The mite problem......dude- I don't even know what to look for~? *sigh

Sugar ant nest the size of Mt. Helen on inner cover.....I brought that over to the chicken yard to clean it up. My hens were hired hithens for the afternoon.

Bee's with rather rogue attitude. Well, we all get em. I'll let that slide.

Bee's with withered wings. I just don't know if its mites, or the bee's age. I just don't know.

So what is the supposed beecharmer to do about this?
I don't know yet.
First thing first, is to see if there is a natural small hive beetle trap to at least try and save the hive. As for the queenlessness- employ my loving husband to help me check for them, since I can do heavy lifting anymore. (The hive boxes can weigh a good amount of weight.)

And when it comes to next year- get new hives. Go into sophmore year with a better understanding of the bee's world. Be a little more prepared for the amount of work that goes into it.

Would I give up on beekeeping now that there is a baby on the way? No. I dream of the day when our cub is out in the bee yard with me learning the lessons that I am learning. Seeing God in the golden creatures that help the flowers grow. And eating sweet honey like Our Savior did so many years before.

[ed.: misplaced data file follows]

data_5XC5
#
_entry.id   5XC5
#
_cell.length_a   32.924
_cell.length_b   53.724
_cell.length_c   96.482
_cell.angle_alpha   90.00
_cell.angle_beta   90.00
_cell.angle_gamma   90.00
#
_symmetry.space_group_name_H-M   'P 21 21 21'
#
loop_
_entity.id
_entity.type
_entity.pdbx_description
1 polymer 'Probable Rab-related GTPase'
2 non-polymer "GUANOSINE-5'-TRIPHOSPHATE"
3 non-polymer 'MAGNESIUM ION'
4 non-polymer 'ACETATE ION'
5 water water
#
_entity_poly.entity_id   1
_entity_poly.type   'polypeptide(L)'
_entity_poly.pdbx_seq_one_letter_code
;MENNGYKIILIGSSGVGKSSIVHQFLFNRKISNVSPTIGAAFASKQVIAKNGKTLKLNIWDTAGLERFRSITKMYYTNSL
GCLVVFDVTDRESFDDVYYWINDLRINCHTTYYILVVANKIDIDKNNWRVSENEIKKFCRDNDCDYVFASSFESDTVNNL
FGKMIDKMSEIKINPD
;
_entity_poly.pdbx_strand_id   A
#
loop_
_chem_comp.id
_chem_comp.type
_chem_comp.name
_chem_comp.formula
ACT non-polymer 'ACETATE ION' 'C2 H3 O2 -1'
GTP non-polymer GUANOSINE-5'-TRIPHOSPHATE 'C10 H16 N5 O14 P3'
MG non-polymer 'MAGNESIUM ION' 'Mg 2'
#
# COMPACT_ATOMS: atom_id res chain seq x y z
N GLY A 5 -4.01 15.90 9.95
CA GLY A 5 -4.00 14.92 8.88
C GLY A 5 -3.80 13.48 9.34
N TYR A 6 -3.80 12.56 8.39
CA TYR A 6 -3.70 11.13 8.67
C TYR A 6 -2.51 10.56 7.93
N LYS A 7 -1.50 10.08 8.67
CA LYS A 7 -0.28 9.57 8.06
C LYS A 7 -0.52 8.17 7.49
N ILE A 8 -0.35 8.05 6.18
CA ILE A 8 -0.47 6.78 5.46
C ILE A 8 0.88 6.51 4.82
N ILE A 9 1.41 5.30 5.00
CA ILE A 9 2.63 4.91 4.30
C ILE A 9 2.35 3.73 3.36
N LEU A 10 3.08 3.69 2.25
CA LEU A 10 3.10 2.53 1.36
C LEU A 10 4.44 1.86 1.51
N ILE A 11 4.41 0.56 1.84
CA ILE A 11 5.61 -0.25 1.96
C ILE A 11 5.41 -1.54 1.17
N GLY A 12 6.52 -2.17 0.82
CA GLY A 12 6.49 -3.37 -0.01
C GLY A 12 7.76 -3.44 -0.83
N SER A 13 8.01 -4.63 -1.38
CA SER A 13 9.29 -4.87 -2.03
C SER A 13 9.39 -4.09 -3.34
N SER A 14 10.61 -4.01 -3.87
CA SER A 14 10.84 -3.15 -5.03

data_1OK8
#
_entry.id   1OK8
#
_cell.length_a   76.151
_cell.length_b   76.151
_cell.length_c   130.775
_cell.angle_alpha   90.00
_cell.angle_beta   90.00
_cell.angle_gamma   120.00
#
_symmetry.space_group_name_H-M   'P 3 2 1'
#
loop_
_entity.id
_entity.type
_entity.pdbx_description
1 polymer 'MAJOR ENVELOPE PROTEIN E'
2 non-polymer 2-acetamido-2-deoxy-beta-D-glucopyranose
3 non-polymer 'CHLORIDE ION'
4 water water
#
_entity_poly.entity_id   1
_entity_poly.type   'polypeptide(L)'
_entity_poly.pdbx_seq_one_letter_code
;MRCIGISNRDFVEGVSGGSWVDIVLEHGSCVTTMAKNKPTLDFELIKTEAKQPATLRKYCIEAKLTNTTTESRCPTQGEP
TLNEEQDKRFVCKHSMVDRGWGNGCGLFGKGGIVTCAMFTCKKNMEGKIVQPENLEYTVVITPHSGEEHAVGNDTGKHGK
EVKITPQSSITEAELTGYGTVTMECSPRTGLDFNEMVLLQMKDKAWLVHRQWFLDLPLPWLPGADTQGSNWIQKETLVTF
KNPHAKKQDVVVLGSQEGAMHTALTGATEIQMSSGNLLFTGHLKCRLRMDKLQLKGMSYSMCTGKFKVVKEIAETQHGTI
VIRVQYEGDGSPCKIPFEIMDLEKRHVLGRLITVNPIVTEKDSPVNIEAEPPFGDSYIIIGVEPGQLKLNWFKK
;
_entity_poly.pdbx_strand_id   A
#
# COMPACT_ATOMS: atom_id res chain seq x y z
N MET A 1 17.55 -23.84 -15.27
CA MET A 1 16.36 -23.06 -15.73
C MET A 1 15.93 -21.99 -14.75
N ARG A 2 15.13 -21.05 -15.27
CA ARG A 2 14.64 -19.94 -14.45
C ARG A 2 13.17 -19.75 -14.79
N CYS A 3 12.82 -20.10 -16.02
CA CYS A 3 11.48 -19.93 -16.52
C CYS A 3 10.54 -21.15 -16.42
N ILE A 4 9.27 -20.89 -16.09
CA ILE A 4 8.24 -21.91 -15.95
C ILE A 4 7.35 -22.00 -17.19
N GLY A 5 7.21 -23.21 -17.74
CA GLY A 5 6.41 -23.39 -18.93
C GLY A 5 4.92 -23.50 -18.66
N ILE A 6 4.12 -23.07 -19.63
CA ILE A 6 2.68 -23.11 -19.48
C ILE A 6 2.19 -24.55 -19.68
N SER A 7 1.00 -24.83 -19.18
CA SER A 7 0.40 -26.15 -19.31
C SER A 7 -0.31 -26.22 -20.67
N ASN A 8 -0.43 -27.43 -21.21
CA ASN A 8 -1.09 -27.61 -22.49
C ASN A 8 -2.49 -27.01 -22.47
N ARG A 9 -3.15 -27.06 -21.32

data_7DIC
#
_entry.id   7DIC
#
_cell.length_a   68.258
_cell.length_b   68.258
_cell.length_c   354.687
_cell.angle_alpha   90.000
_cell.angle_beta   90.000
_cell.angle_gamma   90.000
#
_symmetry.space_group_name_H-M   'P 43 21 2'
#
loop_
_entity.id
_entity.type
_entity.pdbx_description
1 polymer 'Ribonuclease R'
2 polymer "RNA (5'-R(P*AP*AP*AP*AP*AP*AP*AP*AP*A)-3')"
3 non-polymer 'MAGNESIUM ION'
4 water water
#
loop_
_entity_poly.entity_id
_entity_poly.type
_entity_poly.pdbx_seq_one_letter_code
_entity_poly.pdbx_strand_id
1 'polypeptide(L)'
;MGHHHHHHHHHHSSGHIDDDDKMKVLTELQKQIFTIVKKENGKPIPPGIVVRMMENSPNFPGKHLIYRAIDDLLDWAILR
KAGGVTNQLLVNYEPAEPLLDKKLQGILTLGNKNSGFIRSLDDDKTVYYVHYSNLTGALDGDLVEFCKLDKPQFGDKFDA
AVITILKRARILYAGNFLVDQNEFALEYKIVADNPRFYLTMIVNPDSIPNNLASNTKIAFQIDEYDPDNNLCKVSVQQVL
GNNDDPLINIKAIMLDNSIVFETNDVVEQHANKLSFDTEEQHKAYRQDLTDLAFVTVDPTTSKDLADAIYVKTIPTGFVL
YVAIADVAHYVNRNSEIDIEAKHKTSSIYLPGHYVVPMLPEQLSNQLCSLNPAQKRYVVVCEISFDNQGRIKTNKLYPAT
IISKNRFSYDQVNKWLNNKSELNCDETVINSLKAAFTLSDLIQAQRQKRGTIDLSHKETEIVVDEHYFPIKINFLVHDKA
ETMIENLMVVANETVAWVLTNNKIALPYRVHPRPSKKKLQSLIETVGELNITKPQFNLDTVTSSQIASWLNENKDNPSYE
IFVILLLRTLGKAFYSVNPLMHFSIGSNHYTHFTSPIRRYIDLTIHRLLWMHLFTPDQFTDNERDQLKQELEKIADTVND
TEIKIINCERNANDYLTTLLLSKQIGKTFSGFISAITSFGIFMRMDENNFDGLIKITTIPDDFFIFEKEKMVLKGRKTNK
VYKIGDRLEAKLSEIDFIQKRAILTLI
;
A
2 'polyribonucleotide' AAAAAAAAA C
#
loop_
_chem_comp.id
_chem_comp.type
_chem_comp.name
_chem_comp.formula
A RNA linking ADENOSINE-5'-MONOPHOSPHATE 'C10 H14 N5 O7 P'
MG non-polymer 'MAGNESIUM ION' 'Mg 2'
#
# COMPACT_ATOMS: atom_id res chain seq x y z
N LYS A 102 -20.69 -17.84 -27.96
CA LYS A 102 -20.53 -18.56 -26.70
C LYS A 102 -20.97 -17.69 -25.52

The bee's future is still undetermined. They could surprise me and pull through healthy and strong. But until them I will tend to them as I can, and in the most natural chemical free way too.

So first year beekeeping fail? Sure- in some ways yes. But, would I have given back all the experiences? No. way.

Thursday, September 29, 2011

TIPS ON FEEDING A FOX; From the fox's perspective.